Despite a steep yield curve foreshadowing stronger economic growth, the Fed had said that it has no intention to raise rates for the next few years, which is clearly different from how it reacted when the yield curve was this steep previously.
Here is a longer-term chart showing the spread between the 10s and 2s. It is still quite a bit below where it was during previous cyclical peaks. It will be interesting to see if it breaches 1.33%, which was the December 2016 high as there have been lower highs and lower lows, which is the market pricing in slower, longer-term growth.
With Covid having wreaked such devastation on a number of major industries, the tremendous amount of debt outstanding, which makes the economy more reliant upon lower interest rates, and demographic trends that are not favorable for fast growth, my guess is that we will continue on this lower trend in terms of the yield curve.
The Fed’s firepower and other central banks have increased the risk appetite of investors and driven nominal and inflation-adjusted yields to very low levels, as the next two charts show.
Interestingly, Japan, the poster child for deflation, has the highest real yields among major world economies.
Real yields worldwide are negative, which means that investors are losing money after inflation when investing in 10-year government debt. This is due to aggressive central bank intervention and requires investors to take on more risk to avoid this. This has clearly benefited real estate owners, particularly in asset types that have held up well during Covid. These include industrial, self-storage, manufactured home communities, homeownership, and of course, apartments.
With real rates so low, will this unleash far more demand in the economy than supply can keep up with and push inflation higher as many fear will happen in a replay of the 1970s?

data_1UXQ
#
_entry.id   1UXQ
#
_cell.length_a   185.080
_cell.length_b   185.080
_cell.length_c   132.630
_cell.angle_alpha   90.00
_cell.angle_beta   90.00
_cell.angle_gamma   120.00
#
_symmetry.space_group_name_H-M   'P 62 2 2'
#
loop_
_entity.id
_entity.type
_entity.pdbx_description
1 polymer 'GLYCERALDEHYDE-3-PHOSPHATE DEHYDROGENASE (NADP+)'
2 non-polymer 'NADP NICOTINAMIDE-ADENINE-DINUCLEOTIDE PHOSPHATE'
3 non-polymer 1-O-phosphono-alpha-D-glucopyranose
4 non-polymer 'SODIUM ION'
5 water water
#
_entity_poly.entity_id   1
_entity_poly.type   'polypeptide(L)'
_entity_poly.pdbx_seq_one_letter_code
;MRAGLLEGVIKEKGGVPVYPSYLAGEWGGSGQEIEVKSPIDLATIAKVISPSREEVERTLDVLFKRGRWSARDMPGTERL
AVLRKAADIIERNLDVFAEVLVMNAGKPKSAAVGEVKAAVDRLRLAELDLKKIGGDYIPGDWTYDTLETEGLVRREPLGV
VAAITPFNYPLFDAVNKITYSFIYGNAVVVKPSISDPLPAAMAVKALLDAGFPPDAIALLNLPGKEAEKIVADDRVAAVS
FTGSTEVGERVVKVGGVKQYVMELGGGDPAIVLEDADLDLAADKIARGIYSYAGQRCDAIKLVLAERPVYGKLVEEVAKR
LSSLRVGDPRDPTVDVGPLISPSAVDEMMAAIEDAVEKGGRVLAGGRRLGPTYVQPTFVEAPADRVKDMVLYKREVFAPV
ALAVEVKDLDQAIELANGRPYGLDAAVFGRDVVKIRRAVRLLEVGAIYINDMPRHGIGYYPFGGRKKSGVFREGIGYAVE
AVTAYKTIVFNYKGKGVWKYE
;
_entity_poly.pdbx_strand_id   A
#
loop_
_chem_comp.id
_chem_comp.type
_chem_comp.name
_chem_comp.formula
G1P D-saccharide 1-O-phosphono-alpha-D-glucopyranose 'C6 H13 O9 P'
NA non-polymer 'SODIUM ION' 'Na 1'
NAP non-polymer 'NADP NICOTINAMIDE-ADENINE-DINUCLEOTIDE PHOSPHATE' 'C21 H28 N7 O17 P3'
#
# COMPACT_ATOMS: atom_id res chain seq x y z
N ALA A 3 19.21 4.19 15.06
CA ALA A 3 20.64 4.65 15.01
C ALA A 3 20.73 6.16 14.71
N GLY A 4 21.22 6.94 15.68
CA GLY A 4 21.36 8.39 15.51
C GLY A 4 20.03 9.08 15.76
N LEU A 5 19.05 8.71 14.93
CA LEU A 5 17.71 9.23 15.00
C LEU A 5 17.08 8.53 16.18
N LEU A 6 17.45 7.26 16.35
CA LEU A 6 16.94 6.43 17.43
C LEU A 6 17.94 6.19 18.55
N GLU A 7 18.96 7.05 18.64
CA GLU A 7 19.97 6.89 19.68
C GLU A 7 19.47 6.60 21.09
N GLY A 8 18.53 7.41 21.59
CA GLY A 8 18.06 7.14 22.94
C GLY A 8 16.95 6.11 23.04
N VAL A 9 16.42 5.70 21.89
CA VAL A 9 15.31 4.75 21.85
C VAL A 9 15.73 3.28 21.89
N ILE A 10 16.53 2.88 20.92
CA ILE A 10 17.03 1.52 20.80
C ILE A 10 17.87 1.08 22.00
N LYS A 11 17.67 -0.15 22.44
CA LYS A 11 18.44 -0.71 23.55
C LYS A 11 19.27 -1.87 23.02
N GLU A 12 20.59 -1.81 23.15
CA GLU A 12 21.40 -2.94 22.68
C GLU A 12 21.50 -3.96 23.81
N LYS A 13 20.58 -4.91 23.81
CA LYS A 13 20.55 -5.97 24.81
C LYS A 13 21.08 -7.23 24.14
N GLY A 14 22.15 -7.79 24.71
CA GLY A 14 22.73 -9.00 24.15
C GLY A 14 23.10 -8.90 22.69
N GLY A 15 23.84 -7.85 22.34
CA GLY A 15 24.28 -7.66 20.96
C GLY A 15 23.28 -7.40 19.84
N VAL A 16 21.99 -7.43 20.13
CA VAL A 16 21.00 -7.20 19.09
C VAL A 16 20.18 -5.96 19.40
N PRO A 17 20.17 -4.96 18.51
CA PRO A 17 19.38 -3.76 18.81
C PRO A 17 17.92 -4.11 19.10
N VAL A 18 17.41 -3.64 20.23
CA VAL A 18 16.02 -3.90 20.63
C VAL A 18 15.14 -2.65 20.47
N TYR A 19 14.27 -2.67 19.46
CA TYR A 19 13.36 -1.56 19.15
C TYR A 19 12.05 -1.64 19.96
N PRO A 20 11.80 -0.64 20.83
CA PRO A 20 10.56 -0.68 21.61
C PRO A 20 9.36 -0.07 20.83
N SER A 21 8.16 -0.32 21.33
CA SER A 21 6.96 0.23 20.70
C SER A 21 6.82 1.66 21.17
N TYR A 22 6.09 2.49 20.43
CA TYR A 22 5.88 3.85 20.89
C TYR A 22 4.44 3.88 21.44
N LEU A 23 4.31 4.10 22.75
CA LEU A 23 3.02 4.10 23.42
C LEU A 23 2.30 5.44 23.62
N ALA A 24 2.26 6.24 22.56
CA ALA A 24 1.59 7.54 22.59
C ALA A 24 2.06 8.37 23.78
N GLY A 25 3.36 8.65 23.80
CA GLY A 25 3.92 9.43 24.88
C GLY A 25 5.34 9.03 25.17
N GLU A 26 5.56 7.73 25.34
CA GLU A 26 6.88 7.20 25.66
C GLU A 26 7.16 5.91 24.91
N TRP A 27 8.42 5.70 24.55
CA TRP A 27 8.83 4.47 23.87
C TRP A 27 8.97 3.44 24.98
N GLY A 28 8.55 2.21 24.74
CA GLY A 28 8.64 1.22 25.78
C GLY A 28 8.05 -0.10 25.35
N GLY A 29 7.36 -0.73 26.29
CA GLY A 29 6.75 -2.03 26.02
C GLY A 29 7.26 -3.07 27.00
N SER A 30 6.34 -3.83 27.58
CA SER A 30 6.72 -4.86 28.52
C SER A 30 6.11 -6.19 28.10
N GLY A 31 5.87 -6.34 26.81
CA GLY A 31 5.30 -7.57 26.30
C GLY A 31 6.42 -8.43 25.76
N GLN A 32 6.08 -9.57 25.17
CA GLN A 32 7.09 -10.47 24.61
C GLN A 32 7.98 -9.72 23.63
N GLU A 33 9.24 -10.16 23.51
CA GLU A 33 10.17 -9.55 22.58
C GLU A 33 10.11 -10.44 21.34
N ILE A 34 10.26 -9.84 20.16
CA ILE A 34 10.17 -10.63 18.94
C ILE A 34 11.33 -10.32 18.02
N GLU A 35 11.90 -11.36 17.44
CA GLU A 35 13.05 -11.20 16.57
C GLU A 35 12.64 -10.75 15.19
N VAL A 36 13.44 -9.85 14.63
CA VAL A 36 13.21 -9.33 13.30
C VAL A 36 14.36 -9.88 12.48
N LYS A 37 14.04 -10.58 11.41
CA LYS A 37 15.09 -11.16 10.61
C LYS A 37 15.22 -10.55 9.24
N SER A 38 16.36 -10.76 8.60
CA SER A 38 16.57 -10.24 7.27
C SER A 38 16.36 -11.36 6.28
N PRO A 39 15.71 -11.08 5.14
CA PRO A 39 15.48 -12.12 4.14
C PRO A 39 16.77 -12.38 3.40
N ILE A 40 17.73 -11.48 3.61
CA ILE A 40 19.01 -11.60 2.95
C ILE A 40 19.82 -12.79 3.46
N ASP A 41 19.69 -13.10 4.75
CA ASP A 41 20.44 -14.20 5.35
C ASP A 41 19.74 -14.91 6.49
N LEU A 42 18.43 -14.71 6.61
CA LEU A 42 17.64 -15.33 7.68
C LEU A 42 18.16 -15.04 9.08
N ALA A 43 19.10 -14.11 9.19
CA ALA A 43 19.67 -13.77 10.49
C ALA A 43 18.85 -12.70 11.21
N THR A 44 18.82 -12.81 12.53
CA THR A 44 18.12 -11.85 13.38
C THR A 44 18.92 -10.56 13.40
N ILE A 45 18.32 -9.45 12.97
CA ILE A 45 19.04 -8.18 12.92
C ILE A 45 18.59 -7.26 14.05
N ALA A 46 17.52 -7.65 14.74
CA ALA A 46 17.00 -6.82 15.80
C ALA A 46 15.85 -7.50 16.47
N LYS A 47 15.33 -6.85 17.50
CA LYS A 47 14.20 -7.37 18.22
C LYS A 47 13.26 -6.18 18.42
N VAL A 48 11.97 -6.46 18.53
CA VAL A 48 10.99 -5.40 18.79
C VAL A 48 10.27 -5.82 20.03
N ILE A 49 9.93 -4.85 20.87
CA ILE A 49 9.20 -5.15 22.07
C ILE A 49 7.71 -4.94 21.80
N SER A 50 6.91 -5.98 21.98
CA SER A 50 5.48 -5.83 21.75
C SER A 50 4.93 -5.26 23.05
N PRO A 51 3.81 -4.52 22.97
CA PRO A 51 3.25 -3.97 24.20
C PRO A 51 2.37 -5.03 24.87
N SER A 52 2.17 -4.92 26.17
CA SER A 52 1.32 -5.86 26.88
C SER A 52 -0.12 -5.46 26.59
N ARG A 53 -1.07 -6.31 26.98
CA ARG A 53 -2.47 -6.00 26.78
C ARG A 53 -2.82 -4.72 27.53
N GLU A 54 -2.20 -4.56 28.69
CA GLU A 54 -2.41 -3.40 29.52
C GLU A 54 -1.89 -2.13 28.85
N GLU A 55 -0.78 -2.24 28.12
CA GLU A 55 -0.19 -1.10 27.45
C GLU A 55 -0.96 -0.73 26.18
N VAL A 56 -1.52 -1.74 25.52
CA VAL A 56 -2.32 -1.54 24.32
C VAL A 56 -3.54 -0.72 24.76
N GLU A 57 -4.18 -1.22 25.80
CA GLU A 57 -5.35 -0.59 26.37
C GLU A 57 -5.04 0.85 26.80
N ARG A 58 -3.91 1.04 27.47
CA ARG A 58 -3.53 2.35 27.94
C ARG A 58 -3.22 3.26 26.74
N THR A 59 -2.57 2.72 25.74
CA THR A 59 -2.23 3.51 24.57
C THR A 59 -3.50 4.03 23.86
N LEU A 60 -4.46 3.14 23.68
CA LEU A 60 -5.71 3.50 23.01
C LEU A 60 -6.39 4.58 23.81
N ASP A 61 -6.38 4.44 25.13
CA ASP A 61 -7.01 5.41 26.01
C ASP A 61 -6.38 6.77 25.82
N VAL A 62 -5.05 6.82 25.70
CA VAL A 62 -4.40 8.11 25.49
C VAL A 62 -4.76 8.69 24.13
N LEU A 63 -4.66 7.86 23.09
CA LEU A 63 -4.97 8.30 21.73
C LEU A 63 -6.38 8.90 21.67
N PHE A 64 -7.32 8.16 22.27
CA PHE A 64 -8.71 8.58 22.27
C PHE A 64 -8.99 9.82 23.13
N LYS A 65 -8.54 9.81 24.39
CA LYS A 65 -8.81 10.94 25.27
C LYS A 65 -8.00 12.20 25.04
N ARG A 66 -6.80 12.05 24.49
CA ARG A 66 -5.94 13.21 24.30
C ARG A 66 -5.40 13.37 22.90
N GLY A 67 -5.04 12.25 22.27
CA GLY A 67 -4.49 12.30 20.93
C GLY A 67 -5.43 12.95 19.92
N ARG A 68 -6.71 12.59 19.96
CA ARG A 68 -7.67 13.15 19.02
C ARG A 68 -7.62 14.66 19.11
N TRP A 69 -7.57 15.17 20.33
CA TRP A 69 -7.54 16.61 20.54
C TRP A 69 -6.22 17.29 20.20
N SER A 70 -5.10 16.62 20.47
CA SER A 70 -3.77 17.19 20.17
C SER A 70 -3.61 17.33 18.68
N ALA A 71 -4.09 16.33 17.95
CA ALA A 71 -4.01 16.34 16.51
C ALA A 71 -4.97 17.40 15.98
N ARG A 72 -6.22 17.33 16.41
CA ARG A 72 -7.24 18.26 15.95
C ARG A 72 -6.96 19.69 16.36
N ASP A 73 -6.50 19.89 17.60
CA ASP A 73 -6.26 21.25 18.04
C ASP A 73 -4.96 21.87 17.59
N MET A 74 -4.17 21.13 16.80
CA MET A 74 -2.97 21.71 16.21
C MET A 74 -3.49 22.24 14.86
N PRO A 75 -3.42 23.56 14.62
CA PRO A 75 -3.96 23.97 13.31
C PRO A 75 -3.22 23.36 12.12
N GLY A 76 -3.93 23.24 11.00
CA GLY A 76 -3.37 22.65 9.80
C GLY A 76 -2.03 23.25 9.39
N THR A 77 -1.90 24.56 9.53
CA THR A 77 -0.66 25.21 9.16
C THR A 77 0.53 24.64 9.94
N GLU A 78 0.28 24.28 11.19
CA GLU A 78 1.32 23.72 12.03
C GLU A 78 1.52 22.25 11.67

My bet is that it will not primarily be based on demographic factors that are well depicted here in the next chart. We don’t have the labor force growth to propel inflation higher, assuming past relationships hold. This is also true for Japan, the European Union, and China. India is the major global exception to this with a meaningful sized economy.
If I’m going to keep it real, I would say that the labor market slow down is for real. A vaccine will not be deployed in large enough numbers and adopted by enough people to meaningfully impact economic growth over the next six months, a stimulus package should be considered as a necessary bridge to destroying the virus to keep the economy afloat, and that even though 10-year yields are now approaching 1%. Real yields are negative. I think there are still too many structural forces to have both short and long-term interest rates reach their last cycle peaks (2.40% and 3.24%). This bodes well for real assets like apartments as there is positive leverage (borrowing rates are less than the unleveraged yield); it’s an essential business. It is well-positioned to produce growing operating income over the next 5+ years due to compelling demographic factors. And with global capital having more appetite for U.S. apartments, the prospects of capitalization rates falling are improving. And if you own suburban apartments, then, on average, you are attaining rent levels that were in place pre-Covid, as the following headline shows.
I continue to think that apartments are one of the cleaner shirts in dirty laundry. I’m just trying to keep it real.